But about ten to twelve years later, I was riding a bicycle on patrol when I heard that there was a house on fire about three blocks off campus. Since the call had just gone out, I rode over there to see if I could help. I saw an older City police lieutenant giving instructions to officers and coordinating with the fire department. I rode up to him and told him I was the Watch Commander at the University and if they needed assistance, I could direct some of my staff their way. The lieutenant said that they were good but thanked me for stopping by. As I started to leave, I glanced down at his name tag. W Danforth.

And you know what happened. I didn’t mean to do it. Not out loud at least, but out loud it came.


He looked at me, then at my name tag. He smiled a little, just the tips of the corners of his mouth rising as he lifted his eyes to make contact with mine.

“Tell your Dad, he’s an asshole.” And then the smile was full. I smiled back and we went our separate ways.

Anyway, Happy Father’s Day, Dad.

Through The Valley Of The Shadow Of Almost Death

My wife, Mia, had just had a major surgery the night before. She’d had her gall bladder removed, but that is another story for another time. Today, she was recovering; she looked good and felt good and was looking forward to just going home. At lunchtime, a tiny, Vietnamese nurse came to bring her lunch. Her name tag said “Vinh,” but the dry erase board listed her as “Vicky.” Vicky was friendly and attentive and told my wife that they had to move her from the bed to the chair in order to change her sheets and it seemed like a opportune time to feed her; if she wanted to go home that day, she was going to need to meet some benchmarks. Mia eased herself down to the floor and then sat in the chair while Vicky opened up the lunch and placed it on the tray.

Mia paled and turned to look at me. “Wes, I don’t feel good.”

She then began seizing. Vicky tried to get Mia to respond and told me to hit the “Code Blue” button on the wall, near the bed. I followed instructions. Almost immediately, another nurse, Hope (Huan on her name tag) ran into the room. These two tiny women, perhaps 180 pounds altogether, tossed my wife onto the bed like a sack of potatoes as more nurses walked and jogged into the room. In order to be helpful, I pulled chairs and tables and trays out of everyone’s way.

I was still an active police officer at this time and all my instincts told me to DO SOMETHING. And yet there was nothing I could do. Nurses were attending my wife and I was just trying to stand out of their way. Waiting, outside the flurry of activity at my wife’s bed.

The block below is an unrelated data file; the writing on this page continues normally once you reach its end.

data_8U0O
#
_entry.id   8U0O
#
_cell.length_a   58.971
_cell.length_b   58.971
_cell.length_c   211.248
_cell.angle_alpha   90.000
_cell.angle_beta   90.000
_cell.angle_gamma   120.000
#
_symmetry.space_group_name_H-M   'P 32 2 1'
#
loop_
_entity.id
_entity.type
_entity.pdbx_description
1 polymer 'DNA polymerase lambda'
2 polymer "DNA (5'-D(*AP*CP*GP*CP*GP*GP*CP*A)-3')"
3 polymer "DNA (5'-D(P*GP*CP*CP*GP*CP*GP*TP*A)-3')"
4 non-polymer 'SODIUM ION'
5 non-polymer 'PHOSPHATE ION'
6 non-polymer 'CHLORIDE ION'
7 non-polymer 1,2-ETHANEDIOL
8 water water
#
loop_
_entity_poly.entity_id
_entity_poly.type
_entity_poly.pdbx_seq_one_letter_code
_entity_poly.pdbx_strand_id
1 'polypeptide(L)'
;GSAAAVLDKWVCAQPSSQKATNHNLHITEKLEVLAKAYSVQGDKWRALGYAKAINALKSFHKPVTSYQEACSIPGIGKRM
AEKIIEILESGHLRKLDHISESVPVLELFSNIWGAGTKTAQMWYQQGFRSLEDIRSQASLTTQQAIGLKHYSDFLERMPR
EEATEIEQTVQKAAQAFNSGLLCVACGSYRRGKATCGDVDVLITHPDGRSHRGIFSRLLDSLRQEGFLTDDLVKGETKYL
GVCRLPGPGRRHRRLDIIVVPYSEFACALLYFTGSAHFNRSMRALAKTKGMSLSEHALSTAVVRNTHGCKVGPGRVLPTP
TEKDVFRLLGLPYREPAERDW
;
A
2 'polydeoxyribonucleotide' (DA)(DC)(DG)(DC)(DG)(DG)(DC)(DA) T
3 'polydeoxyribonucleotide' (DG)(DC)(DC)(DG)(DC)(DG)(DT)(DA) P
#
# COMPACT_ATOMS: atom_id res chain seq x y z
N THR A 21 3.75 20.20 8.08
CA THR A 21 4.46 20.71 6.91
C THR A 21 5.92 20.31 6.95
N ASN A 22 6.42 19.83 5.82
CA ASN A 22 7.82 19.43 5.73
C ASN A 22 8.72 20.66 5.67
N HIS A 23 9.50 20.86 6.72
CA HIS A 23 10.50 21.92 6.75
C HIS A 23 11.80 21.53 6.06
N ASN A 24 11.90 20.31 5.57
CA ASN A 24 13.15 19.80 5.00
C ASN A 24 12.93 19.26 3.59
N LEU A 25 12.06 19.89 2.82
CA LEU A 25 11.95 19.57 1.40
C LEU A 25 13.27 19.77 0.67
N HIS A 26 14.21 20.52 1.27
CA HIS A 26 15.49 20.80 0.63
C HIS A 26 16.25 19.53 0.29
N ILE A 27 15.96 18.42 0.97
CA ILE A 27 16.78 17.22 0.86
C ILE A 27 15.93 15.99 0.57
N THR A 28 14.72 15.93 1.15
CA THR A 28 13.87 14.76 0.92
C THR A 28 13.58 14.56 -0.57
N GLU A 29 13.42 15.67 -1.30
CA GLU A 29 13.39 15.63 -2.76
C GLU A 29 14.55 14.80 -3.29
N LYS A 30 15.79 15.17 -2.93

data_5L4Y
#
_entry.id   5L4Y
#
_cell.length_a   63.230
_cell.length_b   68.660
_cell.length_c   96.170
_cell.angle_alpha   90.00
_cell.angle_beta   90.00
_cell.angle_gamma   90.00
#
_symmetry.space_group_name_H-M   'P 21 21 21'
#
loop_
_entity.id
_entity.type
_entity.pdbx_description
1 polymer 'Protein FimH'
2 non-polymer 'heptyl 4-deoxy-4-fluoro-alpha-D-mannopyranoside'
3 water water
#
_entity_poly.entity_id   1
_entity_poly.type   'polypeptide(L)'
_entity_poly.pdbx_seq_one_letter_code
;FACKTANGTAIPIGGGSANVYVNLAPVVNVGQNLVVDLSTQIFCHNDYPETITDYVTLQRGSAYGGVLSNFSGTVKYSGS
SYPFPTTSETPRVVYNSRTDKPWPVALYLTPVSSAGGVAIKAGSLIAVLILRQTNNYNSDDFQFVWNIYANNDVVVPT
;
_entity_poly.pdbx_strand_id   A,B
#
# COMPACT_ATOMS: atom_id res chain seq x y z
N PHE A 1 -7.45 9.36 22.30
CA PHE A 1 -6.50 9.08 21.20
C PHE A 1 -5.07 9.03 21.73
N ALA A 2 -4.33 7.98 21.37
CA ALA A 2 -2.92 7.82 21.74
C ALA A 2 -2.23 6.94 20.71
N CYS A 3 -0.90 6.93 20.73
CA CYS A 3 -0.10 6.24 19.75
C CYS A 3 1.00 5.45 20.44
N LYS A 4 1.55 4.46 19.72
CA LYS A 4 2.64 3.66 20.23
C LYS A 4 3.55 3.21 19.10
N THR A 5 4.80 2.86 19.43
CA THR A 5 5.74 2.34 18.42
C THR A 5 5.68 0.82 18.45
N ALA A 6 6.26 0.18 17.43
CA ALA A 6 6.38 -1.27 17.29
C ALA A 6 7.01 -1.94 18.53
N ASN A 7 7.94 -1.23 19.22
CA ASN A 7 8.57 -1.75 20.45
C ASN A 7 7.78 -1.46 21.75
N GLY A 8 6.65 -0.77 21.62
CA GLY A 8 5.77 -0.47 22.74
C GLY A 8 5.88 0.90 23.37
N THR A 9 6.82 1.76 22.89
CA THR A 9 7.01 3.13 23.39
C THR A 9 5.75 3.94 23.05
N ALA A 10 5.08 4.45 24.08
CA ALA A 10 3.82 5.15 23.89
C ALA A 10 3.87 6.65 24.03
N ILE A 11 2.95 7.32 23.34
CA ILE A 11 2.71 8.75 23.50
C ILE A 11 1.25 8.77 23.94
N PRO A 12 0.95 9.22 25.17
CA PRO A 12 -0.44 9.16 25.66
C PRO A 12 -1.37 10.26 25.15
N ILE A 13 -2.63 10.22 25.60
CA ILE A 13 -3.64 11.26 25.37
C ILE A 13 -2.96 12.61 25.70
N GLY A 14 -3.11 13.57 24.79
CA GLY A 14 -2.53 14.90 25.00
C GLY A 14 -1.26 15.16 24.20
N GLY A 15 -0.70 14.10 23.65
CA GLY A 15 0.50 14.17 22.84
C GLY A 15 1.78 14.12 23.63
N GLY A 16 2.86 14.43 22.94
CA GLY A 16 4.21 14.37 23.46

“Is she breathing?” I heard a nurse ask.

I did not hear an answer.

I saw a single doctor standing in the doorway, hand on his chin, contemplating. I wanted to scream at him, “Why aren’t you doing anything?”

“Does anyone have a pulse?” I heard another nurse ask.

I did not hear an answer. Again.

A deep pain throbbed inside my chest. I had lost her. I had not prepared for this and it was just beginning to hit. There were no tears yet.

And then:

“Okay, she’s looking good.” A lead nurse thanked everyone as they began to file out of the room.

Hope and Vicky continued to attend to Mia and a third nurse turned around and startled as she saw me standing there for the first time.

“Oh my God. Have you been there the whole time?”

I didn’t answer, as I could not form words, and I just nodded my head.

She could obviously see the tears forming in my eyes and she just stepped forward and hugged me. She held me tightly and then there were tears. Tears of fear, tears of frustration, tears of relief. She hugged me until the tears were gone and then she disappeared into the hospital, just like the angels that nurses are.

It turns out that Mia suffers occasionally from Vasovagal Syncope, a neurologically induced drop in blood pressure that can mimic a seizure and cause a brief loss of consciousness. Usually the most serious complication is injury from a fall.

That is the story of how I lost my wife for about twenty seconds and I can’t comprehend or fathom what that loss would feel like if it were any longer. It is her birthday this week. She’ll be XX years old and each birthday that she shares with me is a gift that I try not to squander.

Happy Birthday, my love.

Ohana Means Family

My son, Albert, was attending the very same University where I worked (Yes, we got a discount) and while he was there, he met a young, graduate student who was living in the Dorms. She had just arrived from out of State and he was there in her dorm room to install her phone. There was immediate attraction. So for a short time, we began to see not so much of him at home; a significant amount of his time was spent “at school” as in, “Mom, Dad. I’m going to be at school.”